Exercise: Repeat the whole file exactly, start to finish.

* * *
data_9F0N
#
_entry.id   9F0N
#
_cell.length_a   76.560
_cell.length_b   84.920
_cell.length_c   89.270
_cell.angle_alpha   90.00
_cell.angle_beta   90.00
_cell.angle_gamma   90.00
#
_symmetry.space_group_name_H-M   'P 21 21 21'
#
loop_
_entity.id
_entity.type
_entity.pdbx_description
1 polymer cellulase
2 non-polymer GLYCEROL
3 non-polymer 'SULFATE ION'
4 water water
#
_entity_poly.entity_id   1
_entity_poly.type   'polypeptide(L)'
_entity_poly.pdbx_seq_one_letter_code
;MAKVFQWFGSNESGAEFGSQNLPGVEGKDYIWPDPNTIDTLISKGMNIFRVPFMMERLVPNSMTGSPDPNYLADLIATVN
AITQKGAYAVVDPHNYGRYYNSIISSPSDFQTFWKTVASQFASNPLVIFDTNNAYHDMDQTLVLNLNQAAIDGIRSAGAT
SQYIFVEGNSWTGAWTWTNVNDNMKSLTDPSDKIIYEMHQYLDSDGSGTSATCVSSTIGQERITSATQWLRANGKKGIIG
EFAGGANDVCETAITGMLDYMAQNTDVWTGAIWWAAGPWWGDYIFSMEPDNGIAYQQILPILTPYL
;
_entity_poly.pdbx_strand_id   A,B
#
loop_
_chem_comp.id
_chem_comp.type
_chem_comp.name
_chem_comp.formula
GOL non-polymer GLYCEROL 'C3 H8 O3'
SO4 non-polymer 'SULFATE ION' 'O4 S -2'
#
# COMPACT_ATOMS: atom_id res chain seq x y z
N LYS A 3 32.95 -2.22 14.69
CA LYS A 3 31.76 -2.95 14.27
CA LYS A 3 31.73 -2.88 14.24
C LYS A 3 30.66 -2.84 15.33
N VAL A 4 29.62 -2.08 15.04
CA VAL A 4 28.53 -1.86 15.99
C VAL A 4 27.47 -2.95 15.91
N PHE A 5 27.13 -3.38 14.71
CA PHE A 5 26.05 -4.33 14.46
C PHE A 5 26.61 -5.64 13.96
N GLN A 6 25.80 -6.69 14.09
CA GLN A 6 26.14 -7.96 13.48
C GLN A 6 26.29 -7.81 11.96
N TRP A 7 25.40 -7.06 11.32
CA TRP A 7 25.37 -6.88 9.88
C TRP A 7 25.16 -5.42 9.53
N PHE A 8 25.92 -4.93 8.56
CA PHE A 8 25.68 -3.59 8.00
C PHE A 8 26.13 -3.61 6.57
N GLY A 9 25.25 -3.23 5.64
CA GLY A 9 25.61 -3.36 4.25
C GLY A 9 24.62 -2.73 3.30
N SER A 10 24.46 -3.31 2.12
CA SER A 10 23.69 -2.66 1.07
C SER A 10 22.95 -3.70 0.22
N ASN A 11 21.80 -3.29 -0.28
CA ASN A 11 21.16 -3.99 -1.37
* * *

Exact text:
data_9F0N
#
_entry.id   9F0N
#
_cell.length_a   76.560
_cell.length_b   84.920
_cell.length_c   89.270
_cell.angle_alpha   90.00
_cell.angle_beta   90.00
_cell.angle_gamma   90.00
#
_symmetry.space_group_name_H-M   'P 21 21 21'
#
loop_
_entity.id
_entity.type
_entity.pdbx_description
1 polymer cellulase
2 non-polymer GLYCEROL
3 non-polymer 'SULFATE ION'
4 water water
#
_entity_poly.entity_id   1
_entity_poly.type   'polypeptide(L)'
_entity_poly.pdbx_seq_one_letter_code
;MAKVFQWFGSNESGAEFGSQNLPGVEGKDYIWPDPNTIDTLISKGMNIFRVPFMMERLVPNSMTGSPDPNYLADLIATVN
AITQKGAYAVVDPHNYGRYYNSIISSPSDFQTFWKTVASQFASNPLVIFDTNNAYHDMDQTLVLNLNQAAIDGIRSAGAT
SQYIFVEGNSWTGAWTWTNVNDNMKSLTDPSDKIIYEMHQYLDSDGSGTSATCVSSTIGQERITSATQWLRANGKKGIIG
EFAGGANDVCETAITGMLDYMAQNTDVWTGAIWWAAGPWWGDYIFSMEPDNGIAYQQILPILTPYL
;
_entity_poly.pdbx_strand_id   A,B
#
loop_
_chem_comp.id
_chem_comp.type
_chem_comp.name
_chem_comp.formula
GOL non-polymer GLYCEROL 'C3 H8 O3'
SO4 non-polymer 'SULFATE ION' 'O4 S -2'
#
# COMPACT_ATOMS: atom_id res chain seq x y z
N LYS A 3 32.95 -2.22 14.69
CA LYS A 3 31.76 -2.95 14.27
CA LYS A 3 31.73 -2.88 14.24
C LYS A 3 30.66 -2.84 15.33
N VAL A 4 29.62 -2.08 15.04
CA VAL A 4 28.53 -1.86 15.99
C VAL A 4 27.47 -2.95 15.91
N PHE A 5 27.13 -3.38 14.71
CA PHE A 5 26.05 -4.33 14.46
C PHE A 5 26.61 -5.64 13.96
N GLN A 6 25.80 -6.69 14.09
CA GLN A 6 26.14 -7.96 13.48
C GLN A 6 26.29 -7.81 11.96
N TRP A 7 25.40 -7.06 11.32
CA TRP A 7 25.37 -6.88 9.88
C TRP A 7 25.16 -5.42 9.53
N PHE A 8 25.92 -4.93 8.56
CA PHE A 8 25.68 -3.59 8.00
C PHE A 8 26.13 -3.61 6.57
N GLY A 9 25.25 -3.23 5.64
CA GLY A 9 25.61 -3.36 4.25
C GLY A 9 24.62 -2.73 3.30
N SER A 10 24.46 -3.31 2.12
CA SER A 10 23.69 -2.66 1.07
C SER A 10 22.95 -3.70 0.22
N ASN A 11 21.80 -3.29 -0.28
CA ASN A 11 21.16 -3.99 -1.37